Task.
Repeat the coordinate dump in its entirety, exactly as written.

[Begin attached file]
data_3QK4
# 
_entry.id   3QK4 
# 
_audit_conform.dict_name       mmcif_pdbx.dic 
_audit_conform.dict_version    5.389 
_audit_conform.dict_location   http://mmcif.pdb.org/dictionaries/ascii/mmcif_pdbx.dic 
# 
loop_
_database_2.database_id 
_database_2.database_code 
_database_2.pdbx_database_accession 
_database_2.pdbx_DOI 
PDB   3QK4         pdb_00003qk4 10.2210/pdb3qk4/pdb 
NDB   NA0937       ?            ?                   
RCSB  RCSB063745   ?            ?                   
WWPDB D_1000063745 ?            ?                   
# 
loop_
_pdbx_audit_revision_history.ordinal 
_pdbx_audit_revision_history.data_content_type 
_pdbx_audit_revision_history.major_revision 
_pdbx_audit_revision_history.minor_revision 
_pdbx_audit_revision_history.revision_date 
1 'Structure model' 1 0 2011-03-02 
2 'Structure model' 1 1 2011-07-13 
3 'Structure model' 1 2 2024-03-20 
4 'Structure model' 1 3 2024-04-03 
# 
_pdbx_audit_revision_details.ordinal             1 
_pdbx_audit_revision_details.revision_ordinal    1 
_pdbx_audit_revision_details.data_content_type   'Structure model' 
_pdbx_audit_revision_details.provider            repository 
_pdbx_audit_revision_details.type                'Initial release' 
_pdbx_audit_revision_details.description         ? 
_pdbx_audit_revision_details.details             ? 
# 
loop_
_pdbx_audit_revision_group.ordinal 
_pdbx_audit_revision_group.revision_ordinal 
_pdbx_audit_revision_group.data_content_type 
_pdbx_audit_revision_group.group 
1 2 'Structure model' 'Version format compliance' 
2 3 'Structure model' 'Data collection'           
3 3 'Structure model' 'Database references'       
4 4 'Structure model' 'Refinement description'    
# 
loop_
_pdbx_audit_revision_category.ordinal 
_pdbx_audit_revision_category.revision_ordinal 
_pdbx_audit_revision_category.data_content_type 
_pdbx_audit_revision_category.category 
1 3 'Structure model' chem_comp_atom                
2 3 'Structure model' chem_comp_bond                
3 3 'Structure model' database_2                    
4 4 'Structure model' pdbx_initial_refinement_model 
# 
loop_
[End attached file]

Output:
data_3QK4
# 
_entry.id   3QK4 
# 
_audit_conform.dict_name       mmcif_pdbx.dic 
_audit_conform.dict_version    5.389 
_audit_conform.dict_location   http://mmcif.pdb.org/dictionaries/ascii/mmcif_pdbx.dic 
# 
loop_
_database_2.database_id 
_database_2.database_code 
_database_2.pdbx_database_accession 
_database_2.pdbx_DOI 
PDB   3QK4         pdb_00003qk4 10.2210/pdb3qk4/pdb 
NDB   NA0937       ?            ?                   
RCSB  RCSB063745   ?            ?                   
WWPDB D_1000063745 ?            ?                   
# 
loop_
_pdbx_audit_revision_history.ordinal 
_pdbx_audit_revision_history.data_content_type 
_pdbx_audit_revision_history.major_revision 
_pdbx_audit_revision_history.minor_revision 
_pdbx_audit_revision_history.revision_date 
1 'Structure model' 1 0 2011-03-02 
2 'Structure model' 1 1 2011-07-13 
3 'Structure model' 1 2 2024-03-20 
4 'Structure model' 1 3 2024-04-03 
# 
_pdbx_audit_revision_details.ordinal             1 
_pdbx_audit_revision_details.revision_ordinal    1 
_pdbx_audit_revision_details.data_content_type   'Structure model' 
_pdbx_audit_revision_details.provider            repository 
_pdbx_audit_revision_details.type                'Initial release' 
_pdbx_audit_revision_details.description         ? 
_pdbx_audit_revision_details.details             ? 
# 
loop_
_pdbx_audit_revision_group.ordinal 
_pdbx_audit_revision_group.revision_ordinal 
_pdbx_audit_revision_group.data_content_type 
_pdbx_audit_revision_group.group 
1 2 'Structure model' 'Version format compliance' 
2 3 'Structure model' 'Data collection'           
3 3 'Structure model' 'Database references'       
4 4 'Structure model' 'Refinement description'    
# 
loop_
_pdbx_audit_revision_category.ordinal 
_pdbx_audit_revision_category.revision_ordinal 
_pdbx_audit_revision_category.data_content_type 
_pdbx_audit_revision_category.category 
1 3 'Structure model' chem_comp_atom                
2 3 'Structure model' chem_comp_bond                
3 3 'Structure model' database_2                    
4 4 'Structure model' pdbx_initial_refinement_model 
# 
loop_